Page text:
Making Cloud Datastore Easy For PHP on App Engine

Firstly, thank you to @slangley and the team for asking me to guest post here. I really hope this helps you PHP folks on App Engine.

TL;DR – I can has code?

Sure, no problem.


PHP on Google App Engine went Generally Available earlier this year, and that’s pretty awesome.

Certainly for me (and probably some of you) it makes both prototyping and running super-scalable web applications really easy and reliable.

Whilst the PHP part of the App Engine environment is ultra easy to use and scalable, you are likely to need a similarly featured data persistence layer for any useful applications. MySQL is cool and all, but it costs money (via Cloud SQL) and can’t scale automatically in the same way App Engine can.

Enter Cloud Datastore.

It’s pretty sweet – auto-scaling, distributed, supports transactions, mostly schema-less, managed, free to get started (up to 1GB of data and 50k queries per day).

So, you ask yourself, how do I use this amazing thing? Well until not that long ago it was a bit of a pain. you needed loads of glue code to get even the basics running.

So the php-gds library was built to simplify usage of Datastore from PHP. It tries to make it really, really easy to get started, whilst also being feature rich. It’s seeing a fair amount of adoption as far as I can tell, and the guys at Google are pretty keen on it too – hence this post!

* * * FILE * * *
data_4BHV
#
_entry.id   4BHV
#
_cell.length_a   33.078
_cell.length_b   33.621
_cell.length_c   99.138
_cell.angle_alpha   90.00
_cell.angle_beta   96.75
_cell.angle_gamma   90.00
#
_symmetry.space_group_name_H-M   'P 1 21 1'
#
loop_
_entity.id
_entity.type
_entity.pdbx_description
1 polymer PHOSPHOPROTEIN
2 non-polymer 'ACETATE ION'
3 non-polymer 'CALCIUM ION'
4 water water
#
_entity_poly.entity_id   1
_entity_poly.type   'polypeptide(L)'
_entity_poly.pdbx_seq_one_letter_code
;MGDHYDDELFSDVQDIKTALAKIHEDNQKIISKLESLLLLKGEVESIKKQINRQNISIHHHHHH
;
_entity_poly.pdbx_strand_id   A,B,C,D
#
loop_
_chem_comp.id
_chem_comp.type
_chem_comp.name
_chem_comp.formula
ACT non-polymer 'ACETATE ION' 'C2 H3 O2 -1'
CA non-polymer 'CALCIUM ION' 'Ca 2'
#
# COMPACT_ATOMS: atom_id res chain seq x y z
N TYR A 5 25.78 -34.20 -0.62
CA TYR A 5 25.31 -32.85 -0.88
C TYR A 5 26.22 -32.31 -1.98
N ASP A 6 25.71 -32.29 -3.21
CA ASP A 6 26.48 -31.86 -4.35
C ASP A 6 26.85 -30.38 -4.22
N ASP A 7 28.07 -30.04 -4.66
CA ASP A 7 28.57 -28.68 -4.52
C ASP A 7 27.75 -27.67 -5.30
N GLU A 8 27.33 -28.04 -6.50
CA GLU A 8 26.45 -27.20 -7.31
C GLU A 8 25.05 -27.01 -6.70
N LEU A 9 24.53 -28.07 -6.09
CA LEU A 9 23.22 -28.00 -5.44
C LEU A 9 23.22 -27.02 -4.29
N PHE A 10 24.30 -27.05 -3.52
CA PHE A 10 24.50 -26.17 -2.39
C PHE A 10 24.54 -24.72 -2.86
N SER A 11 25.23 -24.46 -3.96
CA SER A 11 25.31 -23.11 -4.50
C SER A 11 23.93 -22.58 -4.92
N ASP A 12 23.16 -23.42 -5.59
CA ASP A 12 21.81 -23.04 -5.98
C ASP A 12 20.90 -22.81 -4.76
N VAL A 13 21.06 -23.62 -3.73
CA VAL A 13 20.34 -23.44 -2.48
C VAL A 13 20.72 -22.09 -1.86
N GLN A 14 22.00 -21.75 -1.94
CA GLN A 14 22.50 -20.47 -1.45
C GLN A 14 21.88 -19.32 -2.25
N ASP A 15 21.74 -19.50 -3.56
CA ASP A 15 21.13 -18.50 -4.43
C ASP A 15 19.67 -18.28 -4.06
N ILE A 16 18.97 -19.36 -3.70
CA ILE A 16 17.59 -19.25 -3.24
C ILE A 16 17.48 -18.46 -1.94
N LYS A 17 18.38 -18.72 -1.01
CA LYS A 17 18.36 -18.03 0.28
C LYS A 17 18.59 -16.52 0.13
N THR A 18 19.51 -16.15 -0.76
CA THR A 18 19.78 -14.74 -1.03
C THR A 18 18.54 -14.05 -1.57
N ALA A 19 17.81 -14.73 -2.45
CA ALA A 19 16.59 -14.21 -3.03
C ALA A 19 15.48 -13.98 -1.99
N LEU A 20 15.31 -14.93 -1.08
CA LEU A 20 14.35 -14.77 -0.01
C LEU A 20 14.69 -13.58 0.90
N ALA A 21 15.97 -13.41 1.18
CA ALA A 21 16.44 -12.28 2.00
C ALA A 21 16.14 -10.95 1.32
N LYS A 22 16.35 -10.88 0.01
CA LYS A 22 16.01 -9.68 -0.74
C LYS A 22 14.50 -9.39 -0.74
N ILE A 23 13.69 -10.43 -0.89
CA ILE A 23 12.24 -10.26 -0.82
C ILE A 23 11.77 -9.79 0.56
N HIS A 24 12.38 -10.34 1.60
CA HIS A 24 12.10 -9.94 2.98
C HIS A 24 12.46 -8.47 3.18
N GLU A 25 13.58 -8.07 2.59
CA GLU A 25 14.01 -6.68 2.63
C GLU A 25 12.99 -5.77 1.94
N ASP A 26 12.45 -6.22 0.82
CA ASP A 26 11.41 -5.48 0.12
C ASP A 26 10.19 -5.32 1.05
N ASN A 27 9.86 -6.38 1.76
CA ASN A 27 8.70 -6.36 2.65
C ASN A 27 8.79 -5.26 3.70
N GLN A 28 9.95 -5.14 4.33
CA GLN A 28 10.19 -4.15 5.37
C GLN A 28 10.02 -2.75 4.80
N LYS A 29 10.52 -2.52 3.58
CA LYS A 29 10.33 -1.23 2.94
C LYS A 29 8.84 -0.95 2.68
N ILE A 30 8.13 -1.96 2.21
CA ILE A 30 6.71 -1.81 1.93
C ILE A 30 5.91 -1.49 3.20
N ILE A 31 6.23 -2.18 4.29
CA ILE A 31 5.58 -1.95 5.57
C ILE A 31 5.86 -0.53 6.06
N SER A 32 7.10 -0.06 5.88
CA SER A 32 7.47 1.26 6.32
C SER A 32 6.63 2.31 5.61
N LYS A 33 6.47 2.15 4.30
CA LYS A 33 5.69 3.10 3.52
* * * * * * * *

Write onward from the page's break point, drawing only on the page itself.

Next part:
Example – Write to Datastore

For any code running on the local development server or on a real App Engine application, it’s this easy…

// Build a new entity
$obj_book = new GDS\Entity();
$obj_book->title = 'Romeo and Juliet';
$obj_book->author = 'William Shakespeare';
$obj_book->isbn = '1840224339';

// Write it to Datastore
$obj_store = new GDS\Store('Book');

Example – Read from Datastore

Again, I try to make reading data is simple and intuitive as possible…

$obj_store = new GDS\Store('Book');
foreach($obj_store->fetchAll() as $obj_book) {
    echo "Title: {$obj_book->title}, ISBN: {$obj_book->isbn} <br />", PHP_EOL;

Native Access or JSON API

The php-gds library uses the native, Protocol Buffer APIs to access the Datastore – this means it is super fast.

It also supports remote access using the JSON API – in fact, you can use the same code against both, just passing the right Gateway object into your Store. More details on GitHub here.

Query Language – GQL

At the time of writing, php-gds uses the GQL, which is very similar to SQL, to query Datastore – and parameter binding, which is recommended.

$obj_book_store->fetchOne("SELECT * FROM Book WHERE isbn = @isbnNumber", [
    'isbnNumber' => '1853260304'

Best Practice – Define a Schema/Model

You will get more (for less) if you define your Schema clearly, including what fields in your data to index. Indexing costs money (above the free quota) so it’s a good move to think about and define your model

More detail on defining a model can be found here.

Further Reading

There is a pretty decent set of guidance in the GitHub README and in the examples.


Create an issue on GitHub or post on SO.

About Me

My name is Tom Walder, I’m CTO at Docnet, an e-commerce platform and solutions provider based in Manchester, UK. You can find me on twitter @tom_walder

I am the author of the php-gds Datastore library for PHP.